Scientists have raised doubts against the efficacy of robotic prostate cancer surgery, claiming that instead of being a saviour, the procedure is leaving men with more incontinence and impotence than traditional techniques. The study has sparked renewed debate over robotically assisted surgery, and over how much surgeons should be obliged to tell patients about their success rates.
However, the pioneers of robotic surgery in Australia have defended the procedure, saying the research was flawed.
In the paper, the researchers compared the long-term results of "minimally invasive" prostate surgery, which is usually performed using robots, with old-fashioned "open" surgery.
It found that with robotic assistance, men left hospital a day earlier and they were 10 times less likely to need a blood transfusion.
However, more than twice as many (4.7 per cent) suffered "genitourinary" complications.
Almost a third more (16 per cent) were diagnosed with urinary incontinence, and the rate of erectile dysfunction rose by 40 per cent (to 27 per cent).
The Epworth, in Richmond, pioneered robotic-assisted surgery in Australia in 2003, and now runs two of the country's five da Vinci robots.
"Men are in an enormously vulnerable position. They are not in a position at all to adequately evaluate the claims put to them by a doctor. The issues of urinary incontinence and sexual impotence are really very important for a lot of men, especially now men as young as 40 are being screened [for prostate cancer]," he added.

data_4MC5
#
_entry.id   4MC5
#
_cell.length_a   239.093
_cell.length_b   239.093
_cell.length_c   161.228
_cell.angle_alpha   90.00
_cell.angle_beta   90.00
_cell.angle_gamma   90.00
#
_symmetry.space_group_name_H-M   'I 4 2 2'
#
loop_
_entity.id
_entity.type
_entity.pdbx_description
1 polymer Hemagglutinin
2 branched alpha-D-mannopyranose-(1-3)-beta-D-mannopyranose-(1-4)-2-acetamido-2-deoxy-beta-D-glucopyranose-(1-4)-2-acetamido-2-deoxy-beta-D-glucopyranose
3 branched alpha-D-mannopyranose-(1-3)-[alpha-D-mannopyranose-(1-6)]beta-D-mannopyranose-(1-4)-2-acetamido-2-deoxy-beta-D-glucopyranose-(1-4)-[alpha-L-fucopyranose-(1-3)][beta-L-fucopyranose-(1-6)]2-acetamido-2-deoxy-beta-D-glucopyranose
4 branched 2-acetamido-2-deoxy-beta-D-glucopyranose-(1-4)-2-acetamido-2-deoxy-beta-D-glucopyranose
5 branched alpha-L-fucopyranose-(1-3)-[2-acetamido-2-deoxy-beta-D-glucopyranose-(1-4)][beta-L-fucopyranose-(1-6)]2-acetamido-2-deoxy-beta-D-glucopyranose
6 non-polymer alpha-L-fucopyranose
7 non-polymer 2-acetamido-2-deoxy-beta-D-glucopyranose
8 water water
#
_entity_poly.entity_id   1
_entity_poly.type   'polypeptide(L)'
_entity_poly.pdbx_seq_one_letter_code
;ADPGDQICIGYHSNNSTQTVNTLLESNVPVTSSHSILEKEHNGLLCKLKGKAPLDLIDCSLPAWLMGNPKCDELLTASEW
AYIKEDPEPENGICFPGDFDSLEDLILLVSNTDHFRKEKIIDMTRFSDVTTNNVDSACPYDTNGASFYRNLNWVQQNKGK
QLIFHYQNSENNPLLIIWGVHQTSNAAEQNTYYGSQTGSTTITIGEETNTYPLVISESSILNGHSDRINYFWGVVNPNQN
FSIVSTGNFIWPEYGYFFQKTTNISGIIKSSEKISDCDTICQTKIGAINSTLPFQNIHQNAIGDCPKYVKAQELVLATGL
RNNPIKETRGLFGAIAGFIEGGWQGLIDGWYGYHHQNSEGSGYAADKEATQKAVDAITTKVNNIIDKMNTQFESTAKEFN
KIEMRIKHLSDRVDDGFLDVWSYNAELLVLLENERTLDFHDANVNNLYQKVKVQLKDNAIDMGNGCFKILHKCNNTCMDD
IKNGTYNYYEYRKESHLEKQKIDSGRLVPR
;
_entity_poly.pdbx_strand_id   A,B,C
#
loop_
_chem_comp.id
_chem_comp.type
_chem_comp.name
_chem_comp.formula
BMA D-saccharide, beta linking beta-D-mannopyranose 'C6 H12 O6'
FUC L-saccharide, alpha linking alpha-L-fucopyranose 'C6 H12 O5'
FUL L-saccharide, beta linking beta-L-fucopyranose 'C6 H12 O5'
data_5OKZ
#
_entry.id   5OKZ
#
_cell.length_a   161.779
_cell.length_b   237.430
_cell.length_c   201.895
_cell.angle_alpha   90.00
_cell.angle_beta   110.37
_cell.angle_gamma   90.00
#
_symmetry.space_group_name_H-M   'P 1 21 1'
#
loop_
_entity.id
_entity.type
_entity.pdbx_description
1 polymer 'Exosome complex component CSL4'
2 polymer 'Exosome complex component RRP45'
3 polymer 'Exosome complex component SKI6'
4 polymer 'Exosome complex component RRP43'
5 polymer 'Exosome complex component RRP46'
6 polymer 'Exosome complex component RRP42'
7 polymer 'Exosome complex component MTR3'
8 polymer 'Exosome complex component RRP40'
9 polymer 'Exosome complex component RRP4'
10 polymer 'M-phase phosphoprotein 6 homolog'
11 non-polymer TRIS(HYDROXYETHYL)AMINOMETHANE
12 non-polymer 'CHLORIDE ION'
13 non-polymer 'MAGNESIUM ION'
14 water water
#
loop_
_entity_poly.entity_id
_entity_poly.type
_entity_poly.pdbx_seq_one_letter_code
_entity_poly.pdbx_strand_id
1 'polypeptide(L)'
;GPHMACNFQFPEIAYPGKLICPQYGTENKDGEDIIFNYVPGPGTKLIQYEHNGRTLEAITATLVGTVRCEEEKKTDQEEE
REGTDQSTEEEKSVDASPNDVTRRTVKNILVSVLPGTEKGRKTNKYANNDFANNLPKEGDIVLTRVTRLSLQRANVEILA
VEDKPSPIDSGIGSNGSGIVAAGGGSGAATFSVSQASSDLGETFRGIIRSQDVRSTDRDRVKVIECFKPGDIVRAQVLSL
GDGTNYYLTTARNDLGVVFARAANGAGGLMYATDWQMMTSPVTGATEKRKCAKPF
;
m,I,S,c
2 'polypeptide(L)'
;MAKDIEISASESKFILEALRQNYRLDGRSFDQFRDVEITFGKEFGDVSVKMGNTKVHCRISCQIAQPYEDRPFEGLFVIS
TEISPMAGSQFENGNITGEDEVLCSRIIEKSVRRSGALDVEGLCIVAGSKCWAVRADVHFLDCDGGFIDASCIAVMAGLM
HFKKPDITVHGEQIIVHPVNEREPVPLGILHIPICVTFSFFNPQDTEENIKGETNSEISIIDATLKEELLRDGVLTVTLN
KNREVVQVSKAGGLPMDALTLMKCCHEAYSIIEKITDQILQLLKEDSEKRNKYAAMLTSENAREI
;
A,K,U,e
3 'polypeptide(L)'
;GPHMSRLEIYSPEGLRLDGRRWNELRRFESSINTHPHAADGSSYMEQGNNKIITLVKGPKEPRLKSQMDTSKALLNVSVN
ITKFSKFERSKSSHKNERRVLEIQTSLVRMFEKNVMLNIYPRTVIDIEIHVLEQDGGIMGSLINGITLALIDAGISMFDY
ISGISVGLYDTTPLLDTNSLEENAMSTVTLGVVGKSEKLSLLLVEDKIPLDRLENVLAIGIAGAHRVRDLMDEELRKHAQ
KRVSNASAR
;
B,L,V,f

He said hospitals had a financial incentive to "churn" patients through the expensive da Vinci suites.
But Justin Peters, one of the leading surgeons using the da Vinci robot at the Epworth, said it would be "outrageous and completely untrue" to imply that he had any interest in promoting use of the robot other than for its benefit to patients.
He said that the new study did not take into account surgeons' levels of experience.
The study has been published in the Journal of the Amercian Medical Association.